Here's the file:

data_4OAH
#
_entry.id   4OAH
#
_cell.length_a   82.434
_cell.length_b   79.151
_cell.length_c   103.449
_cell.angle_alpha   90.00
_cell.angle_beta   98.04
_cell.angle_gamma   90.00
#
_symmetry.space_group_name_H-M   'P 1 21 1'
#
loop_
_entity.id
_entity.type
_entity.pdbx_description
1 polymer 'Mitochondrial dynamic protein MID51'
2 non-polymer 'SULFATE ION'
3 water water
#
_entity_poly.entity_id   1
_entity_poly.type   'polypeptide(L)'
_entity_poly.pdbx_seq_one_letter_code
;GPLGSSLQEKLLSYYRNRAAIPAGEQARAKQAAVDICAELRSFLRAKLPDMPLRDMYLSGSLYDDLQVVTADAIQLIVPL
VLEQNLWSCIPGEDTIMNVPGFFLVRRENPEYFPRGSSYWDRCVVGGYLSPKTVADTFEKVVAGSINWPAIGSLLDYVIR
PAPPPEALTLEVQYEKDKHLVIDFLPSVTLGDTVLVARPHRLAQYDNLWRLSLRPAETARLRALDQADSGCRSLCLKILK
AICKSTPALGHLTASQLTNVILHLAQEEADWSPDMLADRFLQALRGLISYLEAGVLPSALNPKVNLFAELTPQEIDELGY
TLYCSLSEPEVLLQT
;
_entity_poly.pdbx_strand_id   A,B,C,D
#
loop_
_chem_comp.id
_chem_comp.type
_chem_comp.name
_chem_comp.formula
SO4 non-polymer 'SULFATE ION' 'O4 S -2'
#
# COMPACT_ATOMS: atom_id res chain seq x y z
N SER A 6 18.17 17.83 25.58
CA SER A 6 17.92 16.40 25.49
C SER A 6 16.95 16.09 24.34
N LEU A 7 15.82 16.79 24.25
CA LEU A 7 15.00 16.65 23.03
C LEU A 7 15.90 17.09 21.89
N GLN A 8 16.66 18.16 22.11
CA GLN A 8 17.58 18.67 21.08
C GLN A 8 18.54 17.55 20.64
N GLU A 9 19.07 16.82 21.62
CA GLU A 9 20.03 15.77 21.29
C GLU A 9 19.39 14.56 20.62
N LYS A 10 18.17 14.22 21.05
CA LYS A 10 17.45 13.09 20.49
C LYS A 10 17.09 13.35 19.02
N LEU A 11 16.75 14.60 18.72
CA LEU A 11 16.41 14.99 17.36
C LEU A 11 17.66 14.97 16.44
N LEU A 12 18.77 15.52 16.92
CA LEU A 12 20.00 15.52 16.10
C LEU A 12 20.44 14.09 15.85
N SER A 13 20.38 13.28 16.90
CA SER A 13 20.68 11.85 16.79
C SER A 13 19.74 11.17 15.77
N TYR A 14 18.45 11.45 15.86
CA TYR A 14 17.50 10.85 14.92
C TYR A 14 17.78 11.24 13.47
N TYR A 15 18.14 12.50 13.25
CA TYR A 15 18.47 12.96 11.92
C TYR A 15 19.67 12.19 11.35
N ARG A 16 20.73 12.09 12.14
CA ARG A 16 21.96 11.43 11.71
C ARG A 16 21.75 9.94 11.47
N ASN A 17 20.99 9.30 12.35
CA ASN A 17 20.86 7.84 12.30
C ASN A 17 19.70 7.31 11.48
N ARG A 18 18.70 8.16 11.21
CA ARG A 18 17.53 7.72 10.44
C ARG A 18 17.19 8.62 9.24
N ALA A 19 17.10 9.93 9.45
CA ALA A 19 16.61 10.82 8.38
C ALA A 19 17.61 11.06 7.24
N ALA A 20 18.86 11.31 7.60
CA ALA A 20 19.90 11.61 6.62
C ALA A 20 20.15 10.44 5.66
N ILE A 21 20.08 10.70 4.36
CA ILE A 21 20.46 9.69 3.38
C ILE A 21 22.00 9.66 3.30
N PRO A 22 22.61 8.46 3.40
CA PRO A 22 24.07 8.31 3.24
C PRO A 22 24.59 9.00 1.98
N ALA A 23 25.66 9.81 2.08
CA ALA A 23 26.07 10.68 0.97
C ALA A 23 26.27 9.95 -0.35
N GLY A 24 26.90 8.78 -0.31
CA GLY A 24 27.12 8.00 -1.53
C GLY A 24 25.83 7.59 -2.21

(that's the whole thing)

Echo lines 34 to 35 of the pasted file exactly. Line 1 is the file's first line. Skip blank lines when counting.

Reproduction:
_chem_comp.id
_chem_comp.type